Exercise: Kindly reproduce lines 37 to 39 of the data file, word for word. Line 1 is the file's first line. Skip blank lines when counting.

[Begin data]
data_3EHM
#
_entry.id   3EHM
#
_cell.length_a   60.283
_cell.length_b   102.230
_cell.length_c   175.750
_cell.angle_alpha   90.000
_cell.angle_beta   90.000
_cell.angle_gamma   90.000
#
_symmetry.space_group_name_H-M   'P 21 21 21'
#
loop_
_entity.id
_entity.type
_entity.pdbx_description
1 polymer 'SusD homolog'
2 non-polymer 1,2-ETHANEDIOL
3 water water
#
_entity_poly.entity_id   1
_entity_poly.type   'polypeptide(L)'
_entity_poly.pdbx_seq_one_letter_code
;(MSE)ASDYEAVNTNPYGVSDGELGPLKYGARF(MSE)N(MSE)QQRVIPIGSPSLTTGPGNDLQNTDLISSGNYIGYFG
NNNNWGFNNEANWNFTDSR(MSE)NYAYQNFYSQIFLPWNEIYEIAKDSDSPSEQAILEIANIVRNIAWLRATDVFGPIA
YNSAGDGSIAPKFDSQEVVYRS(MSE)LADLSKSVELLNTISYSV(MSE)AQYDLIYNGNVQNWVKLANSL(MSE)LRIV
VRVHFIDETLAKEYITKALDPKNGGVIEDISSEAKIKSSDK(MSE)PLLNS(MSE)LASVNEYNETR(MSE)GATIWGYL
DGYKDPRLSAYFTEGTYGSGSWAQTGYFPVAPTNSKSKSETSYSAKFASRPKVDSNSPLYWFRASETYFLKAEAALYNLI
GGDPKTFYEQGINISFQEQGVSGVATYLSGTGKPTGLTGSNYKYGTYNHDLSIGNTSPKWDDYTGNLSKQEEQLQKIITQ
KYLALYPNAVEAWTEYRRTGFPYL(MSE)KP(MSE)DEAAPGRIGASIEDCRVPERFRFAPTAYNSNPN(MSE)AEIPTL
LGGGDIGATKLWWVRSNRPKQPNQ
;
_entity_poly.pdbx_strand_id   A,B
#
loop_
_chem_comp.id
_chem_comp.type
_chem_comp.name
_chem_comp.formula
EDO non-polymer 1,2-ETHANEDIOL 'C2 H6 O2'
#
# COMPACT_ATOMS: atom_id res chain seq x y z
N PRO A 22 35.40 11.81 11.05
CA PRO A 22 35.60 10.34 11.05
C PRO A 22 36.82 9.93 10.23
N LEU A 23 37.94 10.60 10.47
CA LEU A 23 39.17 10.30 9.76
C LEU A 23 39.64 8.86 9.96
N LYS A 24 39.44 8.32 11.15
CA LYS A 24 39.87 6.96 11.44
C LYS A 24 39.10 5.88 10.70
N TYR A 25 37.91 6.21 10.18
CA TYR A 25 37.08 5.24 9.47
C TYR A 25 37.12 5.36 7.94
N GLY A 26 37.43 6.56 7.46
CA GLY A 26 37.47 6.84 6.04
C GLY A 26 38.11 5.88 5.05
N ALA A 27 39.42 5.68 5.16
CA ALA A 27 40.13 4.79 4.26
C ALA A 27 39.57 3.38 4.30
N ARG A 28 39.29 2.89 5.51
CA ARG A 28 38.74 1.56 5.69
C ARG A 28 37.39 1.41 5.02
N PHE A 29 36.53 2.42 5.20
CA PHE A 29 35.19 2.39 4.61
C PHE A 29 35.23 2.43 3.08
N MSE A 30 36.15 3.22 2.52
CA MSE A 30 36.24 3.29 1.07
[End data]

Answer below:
_chem_comp.id
_chem_comp.type
_chem_comp.name